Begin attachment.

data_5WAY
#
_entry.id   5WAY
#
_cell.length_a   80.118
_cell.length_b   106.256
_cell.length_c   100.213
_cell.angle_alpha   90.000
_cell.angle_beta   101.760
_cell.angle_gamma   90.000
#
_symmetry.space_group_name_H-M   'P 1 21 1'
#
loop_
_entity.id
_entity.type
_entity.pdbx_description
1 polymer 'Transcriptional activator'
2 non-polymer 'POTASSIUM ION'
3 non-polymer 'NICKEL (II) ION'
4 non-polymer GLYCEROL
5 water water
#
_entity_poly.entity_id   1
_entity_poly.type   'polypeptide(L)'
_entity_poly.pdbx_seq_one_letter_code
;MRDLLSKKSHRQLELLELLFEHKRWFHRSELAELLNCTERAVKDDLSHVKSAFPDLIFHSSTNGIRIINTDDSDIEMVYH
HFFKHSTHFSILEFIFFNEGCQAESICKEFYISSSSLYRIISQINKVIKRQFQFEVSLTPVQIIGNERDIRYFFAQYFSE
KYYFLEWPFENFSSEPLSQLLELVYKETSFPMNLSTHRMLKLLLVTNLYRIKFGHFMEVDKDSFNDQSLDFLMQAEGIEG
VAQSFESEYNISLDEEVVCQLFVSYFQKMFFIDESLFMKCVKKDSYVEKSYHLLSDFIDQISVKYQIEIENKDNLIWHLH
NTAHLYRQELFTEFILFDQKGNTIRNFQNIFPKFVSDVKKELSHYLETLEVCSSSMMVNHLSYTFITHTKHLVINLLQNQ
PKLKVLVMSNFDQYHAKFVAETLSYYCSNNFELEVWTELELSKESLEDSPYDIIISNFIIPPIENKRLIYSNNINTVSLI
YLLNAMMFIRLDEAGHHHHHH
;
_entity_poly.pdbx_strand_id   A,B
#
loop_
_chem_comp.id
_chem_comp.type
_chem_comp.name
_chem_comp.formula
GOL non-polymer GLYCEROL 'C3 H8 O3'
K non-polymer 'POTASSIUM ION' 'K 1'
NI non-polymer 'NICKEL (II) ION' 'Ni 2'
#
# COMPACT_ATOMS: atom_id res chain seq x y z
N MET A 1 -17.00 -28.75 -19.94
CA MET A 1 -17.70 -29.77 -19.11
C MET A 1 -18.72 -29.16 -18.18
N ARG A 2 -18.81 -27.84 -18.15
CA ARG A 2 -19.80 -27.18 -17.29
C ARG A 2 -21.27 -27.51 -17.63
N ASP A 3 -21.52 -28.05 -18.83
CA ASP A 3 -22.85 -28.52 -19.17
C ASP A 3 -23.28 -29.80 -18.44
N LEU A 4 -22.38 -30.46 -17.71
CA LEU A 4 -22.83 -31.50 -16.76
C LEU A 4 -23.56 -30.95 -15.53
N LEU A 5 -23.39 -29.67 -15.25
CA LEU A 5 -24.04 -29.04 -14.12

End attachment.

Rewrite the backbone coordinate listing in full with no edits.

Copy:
data_5WAY
#
_entry.id   5WAY
#
_cell.length_a   80.118
_cell.length_b   106.256
_cell.length_c   100.213
_cell.angle_alpha   90.000
_cell.angle_beta   101.760
_cell.angle_gamma   90.000
#
_symmetry.space_group_name_H-M   'P 1 21 1'
#
loop_
_entity.id
_entity.type
_entity.pdbx_description
1 polymer 'Transcriptional activator'
2 non-polymer 'POTASSIUM ION'
3 non-polymer 'NICKEL (II) ION'
4 non-polymer GLYCEROL
5 water water
#
_entity_poly.entity_id   1
_entity_poly.type   'polypeptide(L)'
_entity_poly.pdbx_seq_one_letter_code
;MRDLLSKKSHRQLELLELLFEHKRWFHRSELAELLNCTERAVKDDLSHVKSAFPDLIFHSSTNGIRIINTDDSDIEMVYH
HFFKHSTHFSILEFIFFNEGCQAESICKEFYISSSSLYRIISQINKVIKRQFQFEVSLTPVQIIGNERDIRYFFAQYFSE
KYYFLEWPFENFSSEPLSQLLELVYKETSFPMNLSTHRMLKLLLVTNLYRIKFGHFMEVDKDSFNDQSLDFLMQAEGIEG
VAQSFESEYNISLDEEVVCQLFVSYFQKMFFIDESLFMKCVKKDSYVEKSYHLLSDFIDQISVKYQIEIENKDNLIWHLH
NTAHLYRQELFTEFILFDQKGNTIRNFQNIFPKFVSDVKKELSHYLETLEVCSSSMMVNHLSYTFITHTKHLVINLLQNQ
PKLKVLVMSNFDQYHAKFVAETLSYYCSNNFELEVWTELELSKESLEDSPYDIIISNFIIPPIENKRLIYSNNINTVSLI
YLLNAMMFIRLDEAGHHHHHH
;
_entity_poly.pdbx_strand_id   A,B
#
loop_
_chem_comp.id
_chem_comp.type
_chem_comp.name
_chem_comp.formula
GOL non-polymer GLYCEROL 'C3 H8 O3'
K non-polymer 'POTASSIUM ION' 'K 1'
NI non-polymer 'NICKEL (II) ION' 'Ni 2'
#
# COMPACT_ATOMS: atom_id res chain seq x y z
N MET A 1 -17.00 -28.75 -19.94
CA MET A 1 -17.70 -29.77 -19.11
C MET A 1 -18.72 -29.16 -18.18
N ARG A 2 -18.81 -27.84 -18.15
CA ARG A 2 -19.80 -27.18 -17.29
C ARG A 2 -21.27 -27.51 -17.63
N ASP A 3 -21.52 -28.05 -18.83
CA ASP A 3 -22.85 -28.52 -19.17
C ASP A 3 -23.28 -29.80 -18.44
N LEU A 4 -22.38 -30.46 -17.71
CA LEU A 4 -22.83 -31.50 -16.76
C LEU A 4 -23.56 -30.95 -15.53
N LEU A 5 -23.39 -29.67 -15.25
CA LEU A 5 -24.04 -29.04 -14.12